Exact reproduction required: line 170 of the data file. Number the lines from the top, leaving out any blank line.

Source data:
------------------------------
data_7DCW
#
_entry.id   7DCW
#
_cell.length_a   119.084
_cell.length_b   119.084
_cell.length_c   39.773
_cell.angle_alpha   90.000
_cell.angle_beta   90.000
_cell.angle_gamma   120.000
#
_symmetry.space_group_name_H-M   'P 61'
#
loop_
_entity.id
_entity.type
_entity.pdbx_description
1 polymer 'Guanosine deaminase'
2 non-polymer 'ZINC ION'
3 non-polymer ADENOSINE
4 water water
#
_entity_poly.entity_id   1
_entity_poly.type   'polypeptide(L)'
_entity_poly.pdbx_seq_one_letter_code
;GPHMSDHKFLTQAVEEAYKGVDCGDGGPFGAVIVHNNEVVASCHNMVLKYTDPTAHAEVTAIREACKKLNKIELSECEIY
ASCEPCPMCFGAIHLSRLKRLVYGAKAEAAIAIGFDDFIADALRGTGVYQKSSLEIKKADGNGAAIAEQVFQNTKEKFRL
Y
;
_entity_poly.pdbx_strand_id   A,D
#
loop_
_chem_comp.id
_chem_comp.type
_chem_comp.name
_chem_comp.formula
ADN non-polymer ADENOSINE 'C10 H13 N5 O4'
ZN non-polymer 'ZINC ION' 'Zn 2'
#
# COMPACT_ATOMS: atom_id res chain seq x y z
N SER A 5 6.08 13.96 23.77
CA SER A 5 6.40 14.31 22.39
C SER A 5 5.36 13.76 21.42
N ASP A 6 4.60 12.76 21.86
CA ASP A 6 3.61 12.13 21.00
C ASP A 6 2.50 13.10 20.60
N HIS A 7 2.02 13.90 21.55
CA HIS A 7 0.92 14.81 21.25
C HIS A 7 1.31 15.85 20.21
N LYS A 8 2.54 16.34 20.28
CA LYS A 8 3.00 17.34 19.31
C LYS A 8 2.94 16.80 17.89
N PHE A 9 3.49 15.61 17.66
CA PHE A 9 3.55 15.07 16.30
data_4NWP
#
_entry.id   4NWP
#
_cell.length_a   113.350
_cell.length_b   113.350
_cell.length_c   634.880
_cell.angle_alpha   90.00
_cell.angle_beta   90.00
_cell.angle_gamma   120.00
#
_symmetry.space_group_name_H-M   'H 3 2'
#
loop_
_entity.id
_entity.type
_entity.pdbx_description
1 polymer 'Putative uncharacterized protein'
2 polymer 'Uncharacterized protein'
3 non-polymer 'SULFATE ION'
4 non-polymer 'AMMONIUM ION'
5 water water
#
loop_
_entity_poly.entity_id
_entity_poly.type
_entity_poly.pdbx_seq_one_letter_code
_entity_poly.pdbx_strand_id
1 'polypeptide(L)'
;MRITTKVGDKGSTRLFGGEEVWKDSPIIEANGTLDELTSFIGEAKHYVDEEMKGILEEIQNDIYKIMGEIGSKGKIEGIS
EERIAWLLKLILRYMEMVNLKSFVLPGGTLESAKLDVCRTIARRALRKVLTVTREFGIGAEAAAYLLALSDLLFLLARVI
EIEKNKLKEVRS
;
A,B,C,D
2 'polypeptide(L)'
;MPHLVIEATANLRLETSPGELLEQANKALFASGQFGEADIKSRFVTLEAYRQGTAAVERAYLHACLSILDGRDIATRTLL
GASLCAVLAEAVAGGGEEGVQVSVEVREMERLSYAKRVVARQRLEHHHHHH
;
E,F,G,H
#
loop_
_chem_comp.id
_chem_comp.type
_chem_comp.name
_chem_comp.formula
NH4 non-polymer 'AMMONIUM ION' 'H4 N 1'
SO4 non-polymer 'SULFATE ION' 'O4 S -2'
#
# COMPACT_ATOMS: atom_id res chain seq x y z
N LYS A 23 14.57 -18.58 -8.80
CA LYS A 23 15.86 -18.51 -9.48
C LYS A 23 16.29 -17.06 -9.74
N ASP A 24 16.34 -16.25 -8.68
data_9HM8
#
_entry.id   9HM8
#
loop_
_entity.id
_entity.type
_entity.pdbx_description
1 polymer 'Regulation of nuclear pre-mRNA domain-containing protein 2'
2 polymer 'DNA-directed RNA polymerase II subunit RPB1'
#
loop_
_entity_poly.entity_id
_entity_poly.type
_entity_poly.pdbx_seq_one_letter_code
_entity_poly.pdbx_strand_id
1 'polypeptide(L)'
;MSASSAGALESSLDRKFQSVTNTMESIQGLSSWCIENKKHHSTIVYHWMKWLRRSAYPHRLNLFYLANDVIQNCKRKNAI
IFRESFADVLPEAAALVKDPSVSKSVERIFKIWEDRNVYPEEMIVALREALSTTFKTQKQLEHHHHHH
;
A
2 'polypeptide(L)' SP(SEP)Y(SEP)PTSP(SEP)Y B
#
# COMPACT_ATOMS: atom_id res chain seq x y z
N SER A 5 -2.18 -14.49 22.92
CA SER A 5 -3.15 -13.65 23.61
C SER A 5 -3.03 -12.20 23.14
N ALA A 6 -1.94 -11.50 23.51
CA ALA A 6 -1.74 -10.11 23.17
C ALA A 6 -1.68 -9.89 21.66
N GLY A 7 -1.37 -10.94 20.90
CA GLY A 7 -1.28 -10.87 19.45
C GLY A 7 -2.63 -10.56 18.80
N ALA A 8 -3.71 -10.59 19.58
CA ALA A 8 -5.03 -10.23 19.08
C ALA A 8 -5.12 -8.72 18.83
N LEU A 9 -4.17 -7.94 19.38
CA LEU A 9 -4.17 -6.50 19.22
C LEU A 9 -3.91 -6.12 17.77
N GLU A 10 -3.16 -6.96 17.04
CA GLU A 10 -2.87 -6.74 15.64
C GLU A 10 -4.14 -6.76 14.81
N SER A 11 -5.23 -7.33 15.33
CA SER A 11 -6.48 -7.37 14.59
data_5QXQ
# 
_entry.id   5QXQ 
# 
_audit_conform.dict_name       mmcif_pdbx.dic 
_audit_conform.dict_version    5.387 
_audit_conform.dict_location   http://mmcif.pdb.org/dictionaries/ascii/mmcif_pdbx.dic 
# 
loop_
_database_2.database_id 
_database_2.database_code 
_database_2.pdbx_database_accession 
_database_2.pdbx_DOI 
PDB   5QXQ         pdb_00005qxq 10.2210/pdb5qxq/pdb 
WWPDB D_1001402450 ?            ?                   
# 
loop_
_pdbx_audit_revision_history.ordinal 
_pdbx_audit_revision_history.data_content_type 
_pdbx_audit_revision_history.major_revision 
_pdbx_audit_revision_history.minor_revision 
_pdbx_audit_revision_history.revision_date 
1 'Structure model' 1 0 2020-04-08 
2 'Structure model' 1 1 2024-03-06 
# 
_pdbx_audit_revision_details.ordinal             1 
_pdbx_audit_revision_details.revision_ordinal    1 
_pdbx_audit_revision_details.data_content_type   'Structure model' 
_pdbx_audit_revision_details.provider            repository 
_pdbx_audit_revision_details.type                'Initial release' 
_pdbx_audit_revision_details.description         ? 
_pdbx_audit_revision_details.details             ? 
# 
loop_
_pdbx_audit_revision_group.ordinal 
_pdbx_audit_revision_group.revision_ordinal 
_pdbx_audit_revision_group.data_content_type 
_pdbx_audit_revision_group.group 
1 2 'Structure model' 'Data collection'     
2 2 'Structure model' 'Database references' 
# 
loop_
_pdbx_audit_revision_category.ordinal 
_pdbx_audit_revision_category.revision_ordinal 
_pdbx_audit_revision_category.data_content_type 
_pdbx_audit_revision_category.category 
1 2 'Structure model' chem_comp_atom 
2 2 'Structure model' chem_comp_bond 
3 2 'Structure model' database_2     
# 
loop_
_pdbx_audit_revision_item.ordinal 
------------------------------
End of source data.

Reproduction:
_pdbx_audit_revision_history.data_content_type 